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J Clin Oncol. 2010 Sep 1;28(25):3929-36. doi: 10.1200/JCO.2010.28.2491. Epub 2010 Aug 2.

Patient-reported outcomes in sentinel node-negative adjuvant breast cancer patients receiving sentinel-node biopsy or axillary dissection: National Surgical Adjuvant Breast and Bowel Project phase III protocol B-32.

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  • 1National Surgical Adjuvant Breast and Bowel Project Operations and Biostatistics Center, University of Pittsburgh, Pittsburgh, PA 15213, USA.

Erratum in

  • J Clin Oncol. 2010 Dec 20;28(36):5350.



Sentinel lymph node resection (SNR) may reduce morbidity while providing the same clinical utility as conventional axillary dissection (AD). National Surgical Adjuvant Breast and Bowel Project (NSABP) B-32 is a randomized phase III trial comparing SNR immediately followed by AD (SNAD) to SNR and subsequent AD if SN is positive. We report the definitive patient-reported outcomes (PRO) comparisons.


Eligible patients had clinically node-negative, operable invasive breast cancer. The PRO substudy included all SN-negative participants enrolled May 2001 to February 2004 at community institutions in the United States (n = 749; 78% age > or = 50; 87% clinical tumor size < or = 2.0 cm; 84% lumpectomy; 87% white). They completed questionnaires presurgery, 1 and 2 to 3 weeks postoperatively, and every 6 months through year 3. Arm symptoms, arm use avoidance, activity limitations, and quality of life (QOL) were compared with intent-to-treat two-sample t-tests and repeated measures analyses.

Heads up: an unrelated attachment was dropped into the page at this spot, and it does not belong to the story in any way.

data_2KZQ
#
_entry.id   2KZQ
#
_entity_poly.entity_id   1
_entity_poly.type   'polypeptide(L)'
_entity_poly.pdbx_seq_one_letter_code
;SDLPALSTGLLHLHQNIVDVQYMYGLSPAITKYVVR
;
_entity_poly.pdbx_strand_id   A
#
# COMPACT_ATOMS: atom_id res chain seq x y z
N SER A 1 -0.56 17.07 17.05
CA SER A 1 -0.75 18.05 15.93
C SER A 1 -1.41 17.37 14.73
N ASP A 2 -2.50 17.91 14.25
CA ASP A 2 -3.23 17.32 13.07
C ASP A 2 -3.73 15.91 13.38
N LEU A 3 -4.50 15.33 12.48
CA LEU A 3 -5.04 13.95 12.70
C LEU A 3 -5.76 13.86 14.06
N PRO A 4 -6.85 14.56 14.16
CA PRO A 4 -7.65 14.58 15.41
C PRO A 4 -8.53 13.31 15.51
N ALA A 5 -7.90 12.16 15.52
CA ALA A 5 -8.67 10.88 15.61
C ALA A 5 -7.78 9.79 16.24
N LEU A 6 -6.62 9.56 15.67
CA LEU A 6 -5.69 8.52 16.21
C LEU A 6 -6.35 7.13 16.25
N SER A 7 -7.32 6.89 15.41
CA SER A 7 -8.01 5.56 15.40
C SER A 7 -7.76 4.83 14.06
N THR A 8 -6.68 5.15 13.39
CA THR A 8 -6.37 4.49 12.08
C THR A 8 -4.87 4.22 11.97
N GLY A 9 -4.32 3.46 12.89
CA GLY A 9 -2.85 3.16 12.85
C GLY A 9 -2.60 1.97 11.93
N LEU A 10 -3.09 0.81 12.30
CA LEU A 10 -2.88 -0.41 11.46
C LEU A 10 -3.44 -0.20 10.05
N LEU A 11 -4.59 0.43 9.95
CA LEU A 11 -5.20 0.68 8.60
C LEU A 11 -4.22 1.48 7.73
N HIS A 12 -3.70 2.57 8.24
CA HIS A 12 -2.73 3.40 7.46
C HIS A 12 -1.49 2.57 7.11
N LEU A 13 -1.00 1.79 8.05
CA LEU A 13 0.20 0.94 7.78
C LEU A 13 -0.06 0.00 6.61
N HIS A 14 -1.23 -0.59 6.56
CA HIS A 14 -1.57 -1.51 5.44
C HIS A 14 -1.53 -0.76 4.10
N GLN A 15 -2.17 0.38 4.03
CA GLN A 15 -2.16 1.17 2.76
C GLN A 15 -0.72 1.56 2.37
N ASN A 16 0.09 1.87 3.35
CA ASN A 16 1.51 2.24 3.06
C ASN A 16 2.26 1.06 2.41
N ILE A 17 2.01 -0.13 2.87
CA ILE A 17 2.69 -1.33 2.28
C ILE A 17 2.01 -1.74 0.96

Arm symptoms were significantly more bothersome for SNAD compared with SNR patients at 6 months (mean, 4.8 v 3.0; P < .001) and at 12 months (3.6 v 2.5; P = .006). Longitudinally, SNAD patients were more likely to experience ipsilateral arm and breast symptoms, restricted work and social activity, and impaired QOL (P < or = .002 all items). From 12 to 36 months, fewer than 15% of either SNAD or SNR patients reported moderate or greater severity of any given symptom or activity limitation.


Arm morbidity was greater with SNAD than with SNR. Despite considerable fears about complications from AD for breast cancer, this study demonstrates that initial problems with either surgery resolve over time.

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